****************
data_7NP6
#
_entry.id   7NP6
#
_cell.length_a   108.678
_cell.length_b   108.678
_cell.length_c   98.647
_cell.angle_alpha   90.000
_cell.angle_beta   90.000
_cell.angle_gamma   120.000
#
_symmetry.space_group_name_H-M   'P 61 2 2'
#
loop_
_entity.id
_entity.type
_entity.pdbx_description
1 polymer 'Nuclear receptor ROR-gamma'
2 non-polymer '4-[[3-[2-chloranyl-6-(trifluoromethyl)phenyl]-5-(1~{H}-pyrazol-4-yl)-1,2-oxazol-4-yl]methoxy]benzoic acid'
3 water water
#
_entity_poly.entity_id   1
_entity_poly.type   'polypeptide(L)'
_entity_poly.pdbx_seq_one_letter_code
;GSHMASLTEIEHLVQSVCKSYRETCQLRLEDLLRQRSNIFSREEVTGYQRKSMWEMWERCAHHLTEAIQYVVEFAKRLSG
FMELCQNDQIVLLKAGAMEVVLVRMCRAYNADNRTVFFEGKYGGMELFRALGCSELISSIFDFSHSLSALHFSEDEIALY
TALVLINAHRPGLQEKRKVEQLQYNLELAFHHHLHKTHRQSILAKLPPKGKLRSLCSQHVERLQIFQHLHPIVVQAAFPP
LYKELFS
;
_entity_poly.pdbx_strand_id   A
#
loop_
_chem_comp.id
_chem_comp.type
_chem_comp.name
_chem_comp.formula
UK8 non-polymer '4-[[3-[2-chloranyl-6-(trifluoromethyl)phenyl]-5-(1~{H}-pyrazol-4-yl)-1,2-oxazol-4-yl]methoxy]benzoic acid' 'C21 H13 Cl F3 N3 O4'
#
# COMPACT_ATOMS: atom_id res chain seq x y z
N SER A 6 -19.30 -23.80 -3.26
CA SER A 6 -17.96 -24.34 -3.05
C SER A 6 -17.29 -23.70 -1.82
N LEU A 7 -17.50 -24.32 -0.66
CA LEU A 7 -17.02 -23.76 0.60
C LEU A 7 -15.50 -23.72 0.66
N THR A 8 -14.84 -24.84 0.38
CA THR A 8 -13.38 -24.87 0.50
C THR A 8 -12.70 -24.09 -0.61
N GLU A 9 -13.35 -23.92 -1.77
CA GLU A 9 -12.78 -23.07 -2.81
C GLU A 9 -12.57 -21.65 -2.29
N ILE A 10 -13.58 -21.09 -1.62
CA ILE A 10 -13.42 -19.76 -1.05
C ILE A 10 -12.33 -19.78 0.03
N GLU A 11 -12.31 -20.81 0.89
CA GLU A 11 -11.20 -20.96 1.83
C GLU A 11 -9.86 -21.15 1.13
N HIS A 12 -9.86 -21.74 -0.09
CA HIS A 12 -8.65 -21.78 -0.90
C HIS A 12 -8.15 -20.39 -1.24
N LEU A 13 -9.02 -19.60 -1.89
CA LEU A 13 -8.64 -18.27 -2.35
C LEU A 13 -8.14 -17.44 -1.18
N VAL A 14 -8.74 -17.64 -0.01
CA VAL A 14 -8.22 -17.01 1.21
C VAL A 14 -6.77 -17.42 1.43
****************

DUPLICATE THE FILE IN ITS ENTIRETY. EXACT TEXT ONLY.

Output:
data_7NP6
#
_entry.id   7NP6
#
_cell.length_a   108.678
_cell.length_b   108.678
_cell.length_c   98.647
_cell.angle_alpha   90.000
_cell.angle_beta   90.000
_cell.angle_gamma   120.000
#
_symmetry.space_group_name_H-M   'P 61 2 2'
#
loop_
_entity.id
_entity.type
_entity.pdbx_description
1 polymer 'Nuclear receptor ROR-gamma'
2 non-polymer '4-[[3-[2-chloranyl-6-(trifluoromethyl)phenyl]-5-(1~{H}-pyrazol-4-yl)-1,2-oxazol-4-yl]methoxy]benzoic acid'
3 water water
#
_entity_poly.entity_id   1
_entity_poly.type   'polypeptide(L)'
_entity_poly.pdbx_seq_one_letter_code
;GSHMASLTEIEHLVQSVCKSYRETCQLRLEDLLRQRSNIFSREEVTGYQRKSMWEMWERCAHHLTEAIQYVVEFAKRLSG
FMELCQNDQIVLLKAGAMEVVLVRMCRAYNADNRTVFFEGKYGGMELFRALGCSELISSIFDFSHSLSALHFSEDEIALY
TALVLINAHRPGLQEKRKVEQLQYNLELAFHHHLHKTHRQSILAKLPPKGKLRSLCSQHVERLQIFQHLHPIVVQAAFPP
LYKELFS
;
_entity_poly.pdbx_strand_id   A
#
loop_
_chem_comp.id
_chem_comp.type
_chem_comp.name
_chem_comp.formula
UK8 non-polymer '4-[[3-[2-chloranyl-6-(trifluoromethyl)phenyl]-5-(1~{H}-pyrazol-4-yl)-1,2-oxazol-4-yl]methoxy]benzoic acid' 'C21 H13 Cl F3 N3 O4'
#
# COMPACT_ATOMS: atom_id res chain seq x y z
N SER A 6 -19.30 -23.80 -3.26
CA SER A 6 -17.96 -24.34 -3.05
C SER A 6 -17.29 -23.70 -1.82
N LEU A 7 -17.50 -24.32 -0.66
CA LEU A 7 -17.02 -23.76 0.60
C LEU A 7 -15.50 -23.72 0.66
N THR A 8 -14.84 -24.84 0.38
CA THR A 8 -13.38 -24.87 0.50
C THR A 8 -12.70 -24.09 -0.61
N GLU A 9 -13.35 -23.92 -1.77
CA GLU A 9 -12.78 -23.07 -2.81
C GLU A 9 -12.57 -21.65 -2.29
N ILE A 10 -13.58 -21.09 -1.62
CA ILE A 10 -13.42 -19.76 -1.05
C ILE A 10 -12.33 -19.78 0.03
N GLU A 11 -12.31 -20.81 0.89
CA GLU A 11 -11.20 -20.96 1.83
C GLU A 11 -9.86 -21.15 1.13
N HIS A 12 -9.86 -21.74 -0.09
CA HIS A 12 -8.65 -21.78 -0.90
C HIS A 12 -8.15 -20.39 -1.24
N LEU A 13 -9.02 -19.60 -1.89
CA LEU A 13 -8.64 -18.27 -2.35
C LEU A 13 -8.14 -17.44 -1.18
N VAL A 14 -8.74 -17.64 -0.01
CA VAL A 14 -8.22 -17.01 1.21
C VAL A 14 -6.77 -17.42 1.43